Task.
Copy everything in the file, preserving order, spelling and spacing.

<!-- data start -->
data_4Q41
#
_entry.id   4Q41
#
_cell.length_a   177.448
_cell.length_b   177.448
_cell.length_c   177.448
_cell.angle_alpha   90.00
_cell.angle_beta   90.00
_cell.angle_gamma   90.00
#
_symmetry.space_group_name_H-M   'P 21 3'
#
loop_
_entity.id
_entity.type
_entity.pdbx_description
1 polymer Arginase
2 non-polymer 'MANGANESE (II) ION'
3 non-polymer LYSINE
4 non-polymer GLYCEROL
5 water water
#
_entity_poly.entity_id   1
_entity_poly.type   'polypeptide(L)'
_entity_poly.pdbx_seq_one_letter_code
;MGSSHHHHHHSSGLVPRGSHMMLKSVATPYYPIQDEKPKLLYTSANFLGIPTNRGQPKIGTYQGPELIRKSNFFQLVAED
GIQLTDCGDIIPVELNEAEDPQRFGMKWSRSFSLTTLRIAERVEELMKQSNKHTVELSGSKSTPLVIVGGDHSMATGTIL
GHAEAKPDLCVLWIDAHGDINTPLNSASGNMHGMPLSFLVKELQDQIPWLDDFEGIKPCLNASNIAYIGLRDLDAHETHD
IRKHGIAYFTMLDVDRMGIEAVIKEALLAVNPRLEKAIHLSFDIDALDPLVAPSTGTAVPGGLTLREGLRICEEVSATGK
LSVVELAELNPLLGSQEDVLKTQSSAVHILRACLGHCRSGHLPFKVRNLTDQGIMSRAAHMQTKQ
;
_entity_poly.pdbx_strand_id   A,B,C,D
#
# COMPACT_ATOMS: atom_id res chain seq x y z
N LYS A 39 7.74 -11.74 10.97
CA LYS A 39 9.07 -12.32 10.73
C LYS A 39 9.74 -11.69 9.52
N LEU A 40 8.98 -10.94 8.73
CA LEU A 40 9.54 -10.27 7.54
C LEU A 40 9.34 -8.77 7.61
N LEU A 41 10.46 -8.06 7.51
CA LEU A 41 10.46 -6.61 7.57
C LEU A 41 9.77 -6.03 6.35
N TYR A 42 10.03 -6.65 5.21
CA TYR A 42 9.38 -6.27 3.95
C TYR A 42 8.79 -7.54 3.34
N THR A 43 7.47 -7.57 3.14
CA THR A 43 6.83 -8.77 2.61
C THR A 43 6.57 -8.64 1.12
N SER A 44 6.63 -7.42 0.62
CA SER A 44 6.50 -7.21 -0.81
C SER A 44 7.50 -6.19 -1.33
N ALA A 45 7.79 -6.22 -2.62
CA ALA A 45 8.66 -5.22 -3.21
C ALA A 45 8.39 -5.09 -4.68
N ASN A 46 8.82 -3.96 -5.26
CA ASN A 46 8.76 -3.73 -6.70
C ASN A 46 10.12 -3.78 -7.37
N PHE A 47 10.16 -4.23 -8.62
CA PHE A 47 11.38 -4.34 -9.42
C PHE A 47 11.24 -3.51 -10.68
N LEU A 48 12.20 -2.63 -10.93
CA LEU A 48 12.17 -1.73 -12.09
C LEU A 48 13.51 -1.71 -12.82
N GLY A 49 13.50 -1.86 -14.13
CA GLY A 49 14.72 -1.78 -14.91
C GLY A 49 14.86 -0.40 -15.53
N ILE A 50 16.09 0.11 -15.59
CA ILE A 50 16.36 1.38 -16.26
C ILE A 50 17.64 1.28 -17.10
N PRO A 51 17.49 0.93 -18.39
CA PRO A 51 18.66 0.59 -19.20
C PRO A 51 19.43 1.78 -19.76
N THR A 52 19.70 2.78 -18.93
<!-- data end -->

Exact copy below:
data_4Q41
#
_entry.id   4Q41
#
_cell.length_a   177.448
_cell.length_b   177.448
_cell.length_c   177.448
_cell.angle_alpha   90.00
_cell.angle_beta   90.00
_cell.angle_gamma   90.00
#
_symmetry.space_group_name_H-M   'P 21 3'
#
loop_
_entity.id
_entity.type
_entity.pdbx_description
1 polymer Arginase
2 non-polymer 'MANGANESE (II) ION'
3 non-polymer LYSINE
4 non-polymer GLYCEROL
5 water water
#
_entity_poly.entity_id   1
_entity_poly.type   'polypeptide(L)'
_entity_poly.pdbx_seq_one_letter_code
;MGSSHHHHHHSSGLVPRGSHMMLKSVATPYYPIQDEKPKLLYTSANFLGIPTNRGQPKIGTYQGPELIRKSNFFQLVAED
GIQLTDCGDIIPVELNEAEDPQRFGMKWSRSFSLTTLRIAERVEELMKQSNKHTVELSGSKSTPLVIVGGDHSMATGTIL
GHAEAKPDLCVLWIDAHGDINTPLNSASGNMHGMPLSFLVKELQDQIPWLDDFEGIKPCLNASNIAYIGLRDLDAHETHD
IRKHGIAYFTMLDVDRMGIEAVIKEALLAVNPRLEKAIHLSFDIDALDPLVAPSTGTAVPGGLTLREGLRICEEVSATGK
LSVVELAELNPLLGSQEDVLKTQSSAVHILRACLGHCRSGHLPFKVRNLTDQGIMSRAAHMQTKQ
;
_entity_poly.pdbx_strand_id   A,B,C,D
#
# COMPACT_ATOMS: atom_id res chain seq x y z
N LYS A 39 7.74 -11.74 10.97
CA LYS A 39 9.07 -12.32 10.73
C LYS A 39 9.74 -11.69 9.52
N LEU A 40 8.98 -10.94 8.73
CA LEU A 40 9.54 -10.27 7.54
C LEU A 40 9.34 -8.77 7.61
N LEU A 41 10.46 -8.06 7.51
CA LEU A 41 10.46 -6.61 7.57
C LEU A 41 9.77 -6.03 6.35
N TYR A 42 10.03 -6.65 5.21
CA TYR A 42 9.38 -6.27 3.95
C TYR A 42 8.79 -7.54 3.34
N THR A 43 7.47 -7.57 3.14
CA THR A 43 6.83 -8.77 2.61
C THR A 43 6.57 -8.64 1.12
N SER A 44 6.63 -7.42 0.62
CA SER A 44 6.50 -7.21 -0.81
C SER A 44 7.50 -6.19 -1.33
N ALA A 45 7.79 -6.22 -2.62
CA ALA A 45 8.66 -5.22 -3.21
C ALA A 45 8.39 -5.09 -4.68
N ASN A 46 8.82 -3.96 -5.26
CA ASN A 46 8.76 -3.73 -6.70
C ASN A 46 10.12 -3.78 -7.37
N PHE A 47 10.16 -4.23 -8.62
CA PHE A 47 11.38 -4.34 -9.42
C PHE A 47 11.24 -3.51 -10.68
N LEU A 48 12.20 -2.63 -10.93
CA LEU A 48 12.17 -1.73 -12.09
C LEU A 48 13.51 -1.71 -12.82
N GLY A 49 13.50 -1.86 -14.13
CA GLY A 49 14.72 -1.78 -14.91
C GLY A 49 14.86 -0.40 -15.53
N ILE A 50 16.09 0.11 -15.59
CA ILE A 50 16.36 1.38 -16.26
C ILE A 50 17.64 1.28 -17.10
N PRO A 51 17.49 0.93 -18.39
CA PRO A 51 18.66 0.59 -19.20
C PRO A 51 19.43 1.78 -19.76
N THR A 52 19.70 2.78 -18.93